Wally says he does not like those quiet moments. He says it may be fear of his own aggression or unconscious impulses; but if things get too quiet, he has a feeling that he is going to be revealed. He can do tasks, but he does not know how to just be a human being. He can pass tests if he puts in the effort needed; but he does not know how to pass this test. He finds it very scary.
Andre says he can imagine a life in which we create a monumental task each day. If you feel like walking out on someone, you could do it. They would react, but it would be a life of such feeling. In the workshops he led he found people easily fell into enthusiasm, celebration, joy, wonder, abandon, and tenderness. He asks if we could live like that.
Wally says he thinks that the moment of contact is what scares us, the moment of being face to face with another person. He says it is strange that we find it so frightening.
Andre disagrees because there are good reasons for being frightened. He says the human being is a complex and dangerous creature. If you really start living each moment, that is quite a challenge. If you really reach out and are in touch with another person, that is what he strives for. Wally says it is pathetic if you don’t do that. Andre says the problem is that the closer you become to another human being the more mysterious it becomes. You have to relate, but you are relating to a ghost or something. Andre says we are ghosts and phantoms, and we have to confront that fact. We have to accept that we are alone, and we have to accept death.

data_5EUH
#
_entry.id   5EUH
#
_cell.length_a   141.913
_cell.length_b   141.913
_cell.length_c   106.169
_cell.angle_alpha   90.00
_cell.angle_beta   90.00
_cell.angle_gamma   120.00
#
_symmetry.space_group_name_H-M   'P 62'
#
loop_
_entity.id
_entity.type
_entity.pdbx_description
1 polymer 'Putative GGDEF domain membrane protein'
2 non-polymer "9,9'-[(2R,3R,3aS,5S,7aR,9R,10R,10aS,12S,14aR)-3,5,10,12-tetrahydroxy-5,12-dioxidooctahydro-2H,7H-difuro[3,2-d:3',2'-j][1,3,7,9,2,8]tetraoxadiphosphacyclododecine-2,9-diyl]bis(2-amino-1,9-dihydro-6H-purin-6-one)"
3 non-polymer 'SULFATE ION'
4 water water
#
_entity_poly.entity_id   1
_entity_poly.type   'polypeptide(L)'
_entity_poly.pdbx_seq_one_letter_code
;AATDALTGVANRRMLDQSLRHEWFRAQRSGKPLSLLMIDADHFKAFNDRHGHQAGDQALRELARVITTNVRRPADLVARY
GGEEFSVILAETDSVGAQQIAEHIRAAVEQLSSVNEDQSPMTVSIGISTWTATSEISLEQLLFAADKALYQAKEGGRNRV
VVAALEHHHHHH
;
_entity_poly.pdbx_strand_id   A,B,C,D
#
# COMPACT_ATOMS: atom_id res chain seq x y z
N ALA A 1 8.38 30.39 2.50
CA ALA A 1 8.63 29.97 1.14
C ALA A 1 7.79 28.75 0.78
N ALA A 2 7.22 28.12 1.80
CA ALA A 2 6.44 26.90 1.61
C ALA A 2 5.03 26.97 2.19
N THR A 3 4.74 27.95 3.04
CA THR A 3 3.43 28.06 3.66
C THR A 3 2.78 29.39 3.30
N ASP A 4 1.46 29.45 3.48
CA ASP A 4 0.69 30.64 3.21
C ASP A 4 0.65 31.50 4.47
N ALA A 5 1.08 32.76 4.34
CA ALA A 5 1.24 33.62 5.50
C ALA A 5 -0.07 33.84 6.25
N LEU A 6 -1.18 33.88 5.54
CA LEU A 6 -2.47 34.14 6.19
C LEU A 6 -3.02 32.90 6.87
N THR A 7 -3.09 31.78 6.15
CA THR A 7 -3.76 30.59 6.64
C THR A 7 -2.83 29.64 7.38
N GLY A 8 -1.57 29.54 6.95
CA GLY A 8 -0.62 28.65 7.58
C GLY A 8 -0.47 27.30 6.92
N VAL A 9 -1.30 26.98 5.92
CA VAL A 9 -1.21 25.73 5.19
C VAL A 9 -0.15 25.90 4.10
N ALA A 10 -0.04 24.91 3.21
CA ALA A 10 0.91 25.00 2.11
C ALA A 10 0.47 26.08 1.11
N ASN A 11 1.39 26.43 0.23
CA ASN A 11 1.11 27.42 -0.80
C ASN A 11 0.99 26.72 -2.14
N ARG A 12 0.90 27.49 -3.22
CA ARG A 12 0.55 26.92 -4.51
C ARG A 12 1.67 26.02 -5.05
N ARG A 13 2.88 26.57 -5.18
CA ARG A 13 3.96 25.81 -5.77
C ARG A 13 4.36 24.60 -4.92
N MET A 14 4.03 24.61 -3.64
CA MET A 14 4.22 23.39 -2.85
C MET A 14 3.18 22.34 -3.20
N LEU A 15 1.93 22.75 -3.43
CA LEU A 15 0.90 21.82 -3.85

Wally says when you are alone, you are with death because nothing is obstructing your view of it. He says that Heidegger said that if you experience your own being fully, you will experience the decay of that being moving toward death.
Andre says that in the sexual act there is that moment of complete forgetting. Then in the next moment you go back to thinking about the usual things. They come back quite fast because we are afraid to stay in that moment of forgetting which is like death, like people who are afraid to go to sleep. In interrelating we do not know what will come next, and that is like death. Andre believes that is why people have affairs. For a while you feel an intensity, but it gives a semblance of a firm earth. Having a real relationship with the same person for many years is also sailing into the unknown. People hold on to roles as father, mother, husband, and wife because they seem to provide firm ground. These are ephemeral.
Wally notices that they are the only customers left, and Andre pays the bill.
Wally takes a taxi home and notices buildings and the memories connected to them in his mind. When he got home, he told Debbie about his dinner with Andre.
This drama explores human psychology and experience in the modern world through the experiences and perceptions of a theater director who went on an adventure of exploration of the human spirit through challenging oneself to experience new things and unusual people. The playwright has a different view that accepts his life and a more scientific perspective that differs from the other’s mysticism. The conversation reflects current efforts by people in the New Age consciousness to open themselves up to transcendental experiences, and this is contrasted to the superficial lives of people who survive in the material world by following a set of habits.